Volume 9 Number 4 - The God Delusion

Richard Dawkins, The God Delusion, Bantam: London, 2006

"Pantheists don't believe in a supernatural God at all, but use the word God as a non-supernatural synonym for Nature or for the Universe, or for the lawfulness that governs its workings. Deists differ from theists in that their God does not answer prayers, is not interested in sins or confessions, does not read our thoughts and does not intervene with capricious miracles. Deists differ from pantheists in that the desit God is some kind of cosmic intelligence, rather than the pantheist's metaphoric or poetic synonym for the laws of the universe. Pantheism is sexed-up atheism. Deism is watered-down theism.... Einstein was using 'God' in a purely metaphorical, poetic sense. So is Stephen Hawking, and so are most of those physicists who occasionally slip into the language of religious metaphor." (pp. 18-19)

Some thoughts:

  1. A helpful corrective for scientists. Dawkins avoids using 'God' in this sense, and considers it confusing and politically expedient. He has a point. Francis Schaeffer warns of the same thing is liberal Christian theology, where people who have basically denied the existence of God continue to use God-language in order to smuggle in greater emotional and spiritual significance to their otherwise-atheism.
  2. It is not fair to say that all pantheism is merely sexed-up atheism. I can think of at least four ways that this comment could be engaged with:
  • Some atheists use pantheistic language, and mean nothing by it, as Dawkins suggests. At worst, they are doing this is a politically expedient way, for which his derision is perhaps justified. Such pantheists are really de facto atheists.
  • But properly speaking, pantheism is an ontological claim. It is the belief that there is a quality or value to the natural world that is more than the sum of its parts. There is something spiritual about the natural world. This is not merely sexed-up atheism, but a philosophical system.
  • However, some atheists use pantheistic language because they truly want to say that there is something meaningful, valuable and significant about the natural world, while still denying a spiritual world. At times I feel that Dawkins wants to speak of good and evil with a force that really goes beyond his scientific naturalism. I think that this is because we do have an innate (not psychologically/biologically required) understanding that there is more to life than the merely physical. You could say that these atheists are de facto pantheists.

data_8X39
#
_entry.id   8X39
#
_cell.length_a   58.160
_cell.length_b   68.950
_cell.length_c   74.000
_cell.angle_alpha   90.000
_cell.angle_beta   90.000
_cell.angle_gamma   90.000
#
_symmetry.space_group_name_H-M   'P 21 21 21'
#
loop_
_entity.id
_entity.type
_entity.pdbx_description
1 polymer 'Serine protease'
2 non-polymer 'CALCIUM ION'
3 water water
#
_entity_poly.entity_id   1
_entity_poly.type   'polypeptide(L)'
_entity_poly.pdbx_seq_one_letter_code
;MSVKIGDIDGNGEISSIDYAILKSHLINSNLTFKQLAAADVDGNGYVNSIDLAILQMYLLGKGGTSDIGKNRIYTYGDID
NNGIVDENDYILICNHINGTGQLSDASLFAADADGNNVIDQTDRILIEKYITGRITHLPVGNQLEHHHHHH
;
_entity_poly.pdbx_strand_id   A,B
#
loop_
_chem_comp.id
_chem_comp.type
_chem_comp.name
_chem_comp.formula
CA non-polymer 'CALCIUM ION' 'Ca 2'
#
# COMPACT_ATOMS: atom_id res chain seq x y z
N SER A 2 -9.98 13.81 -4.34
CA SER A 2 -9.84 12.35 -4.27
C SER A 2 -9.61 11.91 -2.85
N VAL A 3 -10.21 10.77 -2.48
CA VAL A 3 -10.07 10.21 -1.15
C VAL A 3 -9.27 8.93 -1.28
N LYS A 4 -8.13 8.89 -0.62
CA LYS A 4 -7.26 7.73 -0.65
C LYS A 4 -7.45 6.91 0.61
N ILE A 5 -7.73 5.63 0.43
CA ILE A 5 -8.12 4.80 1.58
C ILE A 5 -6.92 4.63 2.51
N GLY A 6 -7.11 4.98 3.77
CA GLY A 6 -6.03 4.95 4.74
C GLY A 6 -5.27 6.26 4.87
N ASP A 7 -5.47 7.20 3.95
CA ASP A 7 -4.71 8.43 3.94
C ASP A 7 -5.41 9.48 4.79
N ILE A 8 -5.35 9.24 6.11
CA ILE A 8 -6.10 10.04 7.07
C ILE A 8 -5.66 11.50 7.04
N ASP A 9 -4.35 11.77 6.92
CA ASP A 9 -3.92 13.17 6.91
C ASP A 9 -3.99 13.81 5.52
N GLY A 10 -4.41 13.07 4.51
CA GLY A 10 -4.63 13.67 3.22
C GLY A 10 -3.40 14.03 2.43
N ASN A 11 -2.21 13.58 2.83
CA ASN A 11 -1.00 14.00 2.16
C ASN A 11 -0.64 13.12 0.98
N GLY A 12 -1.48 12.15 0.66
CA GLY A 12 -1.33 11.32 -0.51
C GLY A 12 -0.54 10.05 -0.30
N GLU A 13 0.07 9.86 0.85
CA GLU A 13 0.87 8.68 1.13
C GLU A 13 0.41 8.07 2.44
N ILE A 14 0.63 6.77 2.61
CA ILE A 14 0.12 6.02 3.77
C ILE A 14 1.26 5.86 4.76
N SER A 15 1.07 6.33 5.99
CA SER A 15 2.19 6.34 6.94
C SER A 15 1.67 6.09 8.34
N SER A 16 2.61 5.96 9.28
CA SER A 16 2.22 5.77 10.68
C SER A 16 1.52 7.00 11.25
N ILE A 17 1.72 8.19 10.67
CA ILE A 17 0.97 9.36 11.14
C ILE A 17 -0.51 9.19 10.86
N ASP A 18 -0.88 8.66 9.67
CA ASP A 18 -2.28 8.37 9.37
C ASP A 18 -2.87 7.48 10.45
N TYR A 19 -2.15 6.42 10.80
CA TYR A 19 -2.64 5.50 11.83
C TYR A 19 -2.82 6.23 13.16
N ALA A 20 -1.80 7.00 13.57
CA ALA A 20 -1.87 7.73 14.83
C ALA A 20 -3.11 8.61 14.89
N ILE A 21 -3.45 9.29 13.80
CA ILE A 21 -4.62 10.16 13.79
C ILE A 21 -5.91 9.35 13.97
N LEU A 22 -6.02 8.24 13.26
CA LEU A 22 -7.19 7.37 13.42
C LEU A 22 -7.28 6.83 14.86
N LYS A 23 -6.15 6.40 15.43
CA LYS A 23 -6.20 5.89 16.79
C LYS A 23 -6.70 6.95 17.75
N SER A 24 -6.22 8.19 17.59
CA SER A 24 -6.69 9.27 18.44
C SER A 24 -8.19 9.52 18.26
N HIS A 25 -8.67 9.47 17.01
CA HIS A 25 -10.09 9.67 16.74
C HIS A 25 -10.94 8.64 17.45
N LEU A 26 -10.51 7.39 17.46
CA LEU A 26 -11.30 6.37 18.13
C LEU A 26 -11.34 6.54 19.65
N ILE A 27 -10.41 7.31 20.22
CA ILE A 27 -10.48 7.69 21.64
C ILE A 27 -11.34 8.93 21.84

• But you could say that pantheism has no proper ground for its belief in a spiritual dimension to the created world. You could say that when taken to its logical conclusion any belief of supernatural value to the created world is intangible and meaningless. You could thus argue that intentionally or not, all pantheism is ultimately atheistic.

Volume 9 Number 4

1. There are times and seasons to 'go hard' for the gospel, even if your church style is not necessarily of the 'better to burn out than to fade away' variety. I like the idea of having a few times a year where you prep up and pump up the church to 'go hard'. A season of sacrificial service for the sake of outreach is good for the communal soul.

2. I had a pastoral encounter the other night where I rediscovered the emotional importance of the doctrinal hell. For someone who has been visciously hurt by the wickedness of people, and who longs to lash out in vengeance and violence, 'forgive your enemies' is a massive challenge. I believe that the first step is for them to let God be Judge, and to take comfort in the fact that God's wrath is a far more fitting punishment than personal violence or even State punishment.

3. It is hard to be a part of a church that is shrinking in numbers because people are going away to Bible College or the mission field elsewhere.

But it is wonderful to see that the story of your church is bigger than the amount of current members. Even the local church stretches backwards and forwards in time. Part of the excitement of being a part of Crossroads is sharing in the growth of future pastors and evangelists currently @ Bible College, and in the ongoing service of those who have gone out from us to serve in other congregations around the country and the world.

And isn't this the first step in grasping a little more fully the truth of the Universal Church?

4. A little reflection on committees and commissions of higher courts of my denomination: They tend to be governed by rules and regulations which are (rightly) focused on maintenance and sustainability. As a result, however, the oversight of such committees don't go far beyond this. Unless the convenor is particularly visionary, the reports are often a little mundance.

Over the next year I hope to introduce the expectation that all committees develop a 1-2 yr and a 3-5 yr plan. I hope that this will drive us to prayer and (even) entrepreneurialism.